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Sci Total Environ. 2019 Mar 10;655:512-519. doi: 10.1016/j.scitotenv.2018.11.022. Epub 2018 Nov 5.

Modeling groundwater nitrate exposure in private wells of North Carolina for the Agricultural Health Study.

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The University of Texas at Austin, Civil, Architectural and Environmental Engineering, 301 E. Dean Keeton St., Austin, TX 78712, United States; Oregon State University, Environmental and Molecular Toxicology, 1007 Agriculture and Life Sciences Building, Corvallis, OR 97331, United States. Electronic address:
Virginia Commonwealth University, Department of Biostatistics, 830 East Main St., Richmond, VA 23298, United States.
Westat, 1600 Research Blvd., Rockville, MD 20850, United States.
National Cancer Institute, Division of Cancer Epidemiology and Genetics, Occupational and Environmental Epidemiology Branch, 9609 Medical Center Dr., Rockville, MD 20850, United States.
U.S. Geological Survey, Water Mission Area, 12201 Sunrise Valley Dr., Reston, VA 20192, United States.


Unregulated private wells in the United States are susceptible to many groundwater contaminants. Ingestion of nitrate, the most common anthropogenic private well contaminant in the United States, can lead to the endogenous formation of N-nitroso-compounds, which are known human carcinogens. In this study, we expand upon previous efforts to model private well groundwater nitrate concentration in North Carolina by developing multiple machine learning models and testing against out-of-sample prediction. Our purpose was to develop exposure estimates in unmonitored areas for use in the Agricultural Health Study (AHS) cohort. Using approximately 22,000 private well nitrate measurements in North Carolina, we trained and tested continuous models including a censored maximum likelihood-based linear model, random forest, gradient boosted machine, support vector machine, neural networks, and kriging. Continuous nitrate models had low predictive performance (R2 < 0.33), so multiple random forest classification models were also trained and tested. The final classification approach predicted <1 mg/L, 1-5 mg/L, and ≥5 mg/L using a random forest model with 58 variables and maximizing the Cohen's kappa statistic. The final model had an overall accuracy of 0.75 and high specificity for the higher two categories and high sensitivity for the lowest category. The results will be used for the categorical prediction of private well nitrate for AHS cohort participants that reside in North Carolina.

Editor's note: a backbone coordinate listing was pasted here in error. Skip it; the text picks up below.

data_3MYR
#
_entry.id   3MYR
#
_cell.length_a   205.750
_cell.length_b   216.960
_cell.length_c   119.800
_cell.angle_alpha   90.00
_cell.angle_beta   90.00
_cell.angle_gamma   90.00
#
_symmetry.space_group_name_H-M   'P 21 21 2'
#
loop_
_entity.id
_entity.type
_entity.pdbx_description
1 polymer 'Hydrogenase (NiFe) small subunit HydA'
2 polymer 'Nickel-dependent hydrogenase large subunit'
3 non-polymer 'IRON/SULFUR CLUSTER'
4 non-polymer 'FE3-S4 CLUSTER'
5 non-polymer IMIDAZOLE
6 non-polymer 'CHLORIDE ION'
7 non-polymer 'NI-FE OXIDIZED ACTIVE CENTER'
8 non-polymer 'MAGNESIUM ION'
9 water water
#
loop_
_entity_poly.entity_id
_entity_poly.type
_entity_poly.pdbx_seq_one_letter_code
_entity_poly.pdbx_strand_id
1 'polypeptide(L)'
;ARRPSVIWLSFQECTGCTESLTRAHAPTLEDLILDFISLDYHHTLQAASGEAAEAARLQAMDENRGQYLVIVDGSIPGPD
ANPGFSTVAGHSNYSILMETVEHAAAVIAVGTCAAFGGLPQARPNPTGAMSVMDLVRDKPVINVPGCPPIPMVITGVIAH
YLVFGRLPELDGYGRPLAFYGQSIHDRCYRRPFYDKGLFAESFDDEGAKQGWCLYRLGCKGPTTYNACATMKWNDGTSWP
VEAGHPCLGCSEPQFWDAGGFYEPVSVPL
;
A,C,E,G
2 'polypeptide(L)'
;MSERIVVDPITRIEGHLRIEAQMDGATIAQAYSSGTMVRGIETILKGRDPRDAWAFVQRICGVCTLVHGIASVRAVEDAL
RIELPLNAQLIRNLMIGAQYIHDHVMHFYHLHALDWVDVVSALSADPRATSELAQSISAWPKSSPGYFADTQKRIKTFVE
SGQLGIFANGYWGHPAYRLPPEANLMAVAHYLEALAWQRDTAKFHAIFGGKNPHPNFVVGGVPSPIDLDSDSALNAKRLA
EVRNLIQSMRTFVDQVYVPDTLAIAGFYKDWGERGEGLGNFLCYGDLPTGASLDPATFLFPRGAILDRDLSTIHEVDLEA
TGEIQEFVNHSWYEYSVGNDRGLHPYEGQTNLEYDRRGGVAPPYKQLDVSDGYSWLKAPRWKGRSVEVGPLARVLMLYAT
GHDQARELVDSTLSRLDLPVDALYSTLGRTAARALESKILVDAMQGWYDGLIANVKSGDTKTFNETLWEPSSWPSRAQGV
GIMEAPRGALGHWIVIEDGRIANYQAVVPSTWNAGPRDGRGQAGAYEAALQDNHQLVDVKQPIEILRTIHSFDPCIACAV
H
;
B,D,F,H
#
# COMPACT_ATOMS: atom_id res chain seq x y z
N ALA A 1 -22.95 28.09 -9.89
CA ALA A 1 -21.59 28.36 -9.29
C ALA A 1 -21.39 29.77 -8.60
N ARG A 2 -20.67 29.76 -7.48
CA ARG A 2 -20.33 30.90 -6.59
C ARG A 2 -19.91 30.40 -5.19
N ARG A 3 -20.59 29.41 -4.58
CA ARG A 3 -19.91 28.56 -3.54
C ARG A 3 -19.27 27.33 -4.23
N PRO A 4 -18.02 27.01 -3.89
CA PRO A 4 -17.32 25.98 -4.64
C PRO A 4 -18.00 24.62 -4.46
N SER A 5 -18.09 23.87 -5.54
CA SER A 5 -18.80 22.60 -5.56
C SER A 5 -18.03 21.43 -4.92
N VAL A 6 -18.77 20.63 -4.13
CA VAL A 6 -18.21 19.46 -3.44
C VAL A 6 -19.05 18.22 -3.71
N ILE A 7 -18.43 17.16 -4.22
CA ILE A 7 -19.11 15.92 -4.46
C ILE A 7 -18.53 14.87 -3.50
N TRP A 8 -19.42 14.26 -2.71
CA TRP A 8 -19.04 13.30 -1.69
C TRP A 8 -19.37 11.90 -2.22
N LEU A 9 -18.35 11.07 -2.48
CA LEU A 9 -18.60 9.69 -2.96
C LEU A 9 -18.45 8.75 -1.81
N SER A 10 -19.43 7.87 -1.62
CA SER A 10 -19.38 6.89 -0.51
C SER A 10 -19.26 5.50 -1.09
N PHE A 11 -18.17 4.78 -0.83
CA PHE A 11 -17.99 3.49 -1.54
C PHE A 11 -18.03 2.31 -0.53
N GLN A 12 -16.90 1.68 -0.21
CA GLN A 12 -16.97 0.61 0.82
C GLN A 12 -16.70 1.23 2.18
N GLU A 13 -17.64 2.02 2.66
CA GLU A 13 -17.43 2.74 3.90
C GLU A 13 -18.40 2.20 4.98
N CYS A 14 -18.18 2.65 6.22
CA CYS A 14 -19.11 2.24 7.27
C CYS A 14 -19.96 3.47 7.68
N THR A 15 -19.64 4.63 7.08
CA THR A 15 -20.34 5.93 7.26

Agricultural Health Study; Exposure assessment; Groundwater contamination; Nitrate; Random Forest

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